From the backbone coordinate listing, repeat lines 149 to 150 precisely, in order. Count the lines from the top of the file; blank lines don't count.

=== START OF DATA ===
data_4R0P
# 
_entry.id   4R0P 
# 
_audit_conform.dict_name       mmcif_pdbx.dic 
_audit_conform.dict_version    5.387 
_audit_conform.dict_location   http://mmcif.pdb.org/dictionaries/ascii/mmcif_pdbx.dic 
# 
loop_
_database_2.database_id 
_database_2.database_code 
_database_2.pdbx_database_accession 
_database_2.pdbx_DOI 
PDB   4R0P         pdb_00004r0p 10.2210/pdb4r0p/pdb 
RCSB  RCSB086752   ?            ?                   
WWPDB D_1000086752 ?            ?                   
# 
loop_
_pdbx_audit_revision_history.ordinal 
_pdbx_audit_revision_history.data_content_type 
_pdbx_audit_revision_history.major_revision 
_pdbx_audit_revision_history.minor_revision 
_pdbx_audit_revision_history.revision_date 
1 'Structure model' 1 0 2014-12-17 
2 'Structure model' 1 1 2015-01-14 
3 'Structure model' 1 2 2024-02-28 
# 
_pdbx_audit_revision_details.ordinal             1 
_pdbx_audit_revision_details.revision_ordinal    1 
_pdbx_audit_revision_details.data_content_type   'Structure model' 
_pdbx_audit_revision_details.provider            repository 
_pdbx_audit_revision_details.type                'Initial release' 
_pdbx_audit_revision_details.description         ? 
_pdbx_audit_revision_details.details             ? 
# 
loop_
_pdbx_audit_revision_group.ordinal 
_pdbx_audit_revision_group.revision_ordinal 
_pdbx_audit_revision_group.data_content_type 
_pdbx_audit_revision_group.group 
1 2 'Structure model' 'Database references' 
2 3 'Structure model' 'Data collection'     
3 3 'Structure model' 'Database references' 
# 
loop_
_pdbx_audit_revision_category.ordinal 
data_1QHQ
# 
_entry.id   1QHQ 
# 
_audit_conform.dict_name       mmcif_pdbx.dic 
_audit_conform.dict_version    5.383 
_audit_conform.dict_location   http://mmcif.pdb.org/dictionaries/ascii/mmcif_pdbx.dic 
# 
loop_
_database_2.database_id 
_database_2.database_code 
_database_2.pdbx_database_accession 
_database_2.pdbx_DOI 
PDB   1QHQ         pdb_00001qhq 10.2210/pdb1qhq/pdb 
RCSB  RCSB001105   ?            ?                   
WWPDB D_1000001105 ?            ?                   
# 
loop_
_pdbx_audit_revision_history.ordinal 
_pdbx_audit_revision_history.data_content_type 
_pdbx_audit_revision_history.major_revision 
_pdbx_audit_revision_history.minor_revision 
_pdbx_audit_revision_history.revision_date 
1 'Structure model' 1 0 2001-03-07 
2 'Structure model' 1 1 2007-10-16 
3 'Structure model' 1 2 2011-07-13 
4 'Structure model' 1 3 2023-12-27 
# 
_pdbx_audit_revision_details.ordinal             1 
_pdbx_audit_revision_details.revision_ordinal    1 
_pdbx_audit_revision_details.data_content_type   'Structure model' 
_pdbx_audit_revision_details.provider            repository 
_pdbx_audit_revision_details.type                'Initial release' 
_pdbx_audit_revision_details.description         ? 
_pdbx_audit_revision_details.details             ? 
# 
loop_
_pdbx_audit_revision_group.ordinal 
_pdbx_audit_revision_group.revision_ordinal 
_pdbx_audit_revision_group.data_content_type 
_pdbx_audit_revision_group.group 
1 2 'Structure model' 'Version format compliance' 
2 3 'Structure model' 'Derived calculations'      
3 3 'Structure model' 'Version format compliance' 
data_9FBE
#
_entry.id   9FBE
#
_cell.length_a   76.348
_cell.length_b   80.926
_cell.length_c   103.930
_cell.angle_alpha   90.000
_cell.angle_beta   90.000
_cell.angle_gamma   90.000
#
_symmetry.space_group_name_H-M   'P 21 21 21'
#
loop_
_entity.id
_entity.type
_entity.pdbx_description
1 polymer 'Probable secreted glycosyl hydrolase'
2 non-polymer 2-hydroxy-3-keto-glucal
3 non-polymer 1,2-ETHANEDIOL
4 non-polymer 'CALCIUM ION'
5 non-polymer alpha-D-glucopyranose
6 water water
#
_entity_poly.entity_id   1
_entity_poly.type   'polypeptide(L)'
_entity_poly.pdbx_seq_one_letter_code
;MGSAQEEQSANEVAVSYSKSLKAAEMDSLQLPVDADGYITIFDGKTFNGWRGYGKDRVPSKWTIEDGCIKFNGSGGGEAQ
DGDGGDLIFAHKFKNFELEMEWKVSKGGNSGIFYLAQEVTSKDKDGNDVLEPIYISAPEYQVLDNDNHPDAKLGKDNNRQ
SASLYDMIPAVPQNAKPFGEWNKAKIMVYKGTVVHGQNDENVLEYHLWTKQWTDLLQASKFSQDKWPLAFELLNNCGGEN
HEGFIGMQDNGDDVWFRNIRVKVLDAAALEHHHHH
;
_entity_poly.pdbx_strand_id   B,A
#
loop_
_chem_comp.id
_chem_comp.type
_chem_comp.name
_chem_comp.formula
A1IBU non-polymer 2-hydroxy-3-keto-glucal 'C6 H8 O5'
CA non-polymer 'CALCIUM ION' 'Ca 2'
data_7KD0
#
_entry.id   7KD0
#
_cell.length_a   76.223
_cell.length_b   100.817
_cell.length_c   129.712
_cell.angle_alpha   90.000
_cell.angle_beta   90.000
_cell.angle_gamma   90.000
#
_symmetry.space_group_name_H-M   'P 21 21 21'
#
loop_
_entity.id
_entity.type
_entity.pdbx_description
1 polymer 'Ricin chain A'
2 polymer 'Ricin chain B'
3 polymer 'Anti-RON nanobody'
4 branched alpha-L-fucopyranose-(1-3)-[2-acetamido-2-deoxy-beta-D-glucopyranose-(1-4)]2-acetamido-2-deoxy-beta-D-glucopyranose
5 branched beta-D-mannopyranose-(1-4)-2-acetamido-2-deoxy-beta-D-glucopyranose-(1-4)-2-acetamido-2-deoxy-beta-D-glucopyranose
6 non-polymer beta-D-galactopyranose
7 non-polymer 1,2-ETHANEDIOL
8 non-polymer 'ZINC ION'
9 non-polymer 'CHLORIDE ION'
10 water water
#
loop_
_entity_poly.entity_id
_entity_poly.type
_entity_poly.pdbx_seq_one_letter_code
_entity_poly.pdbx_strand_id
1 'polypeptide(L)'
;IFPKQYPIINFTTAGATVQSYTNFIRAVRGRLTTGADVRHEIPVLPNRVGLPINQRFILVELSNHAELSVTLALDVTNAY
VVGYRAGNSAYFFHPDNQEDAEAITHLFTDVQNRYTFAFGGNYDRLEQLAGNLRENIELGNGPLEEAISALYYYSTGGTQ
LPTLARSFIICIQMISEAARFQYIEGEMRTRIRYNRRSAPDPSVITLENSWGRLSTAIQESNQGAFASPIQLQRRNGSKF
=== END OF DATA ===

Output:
1 polymer 'Ricin chain A'
2 polymer 'Ricin chain B'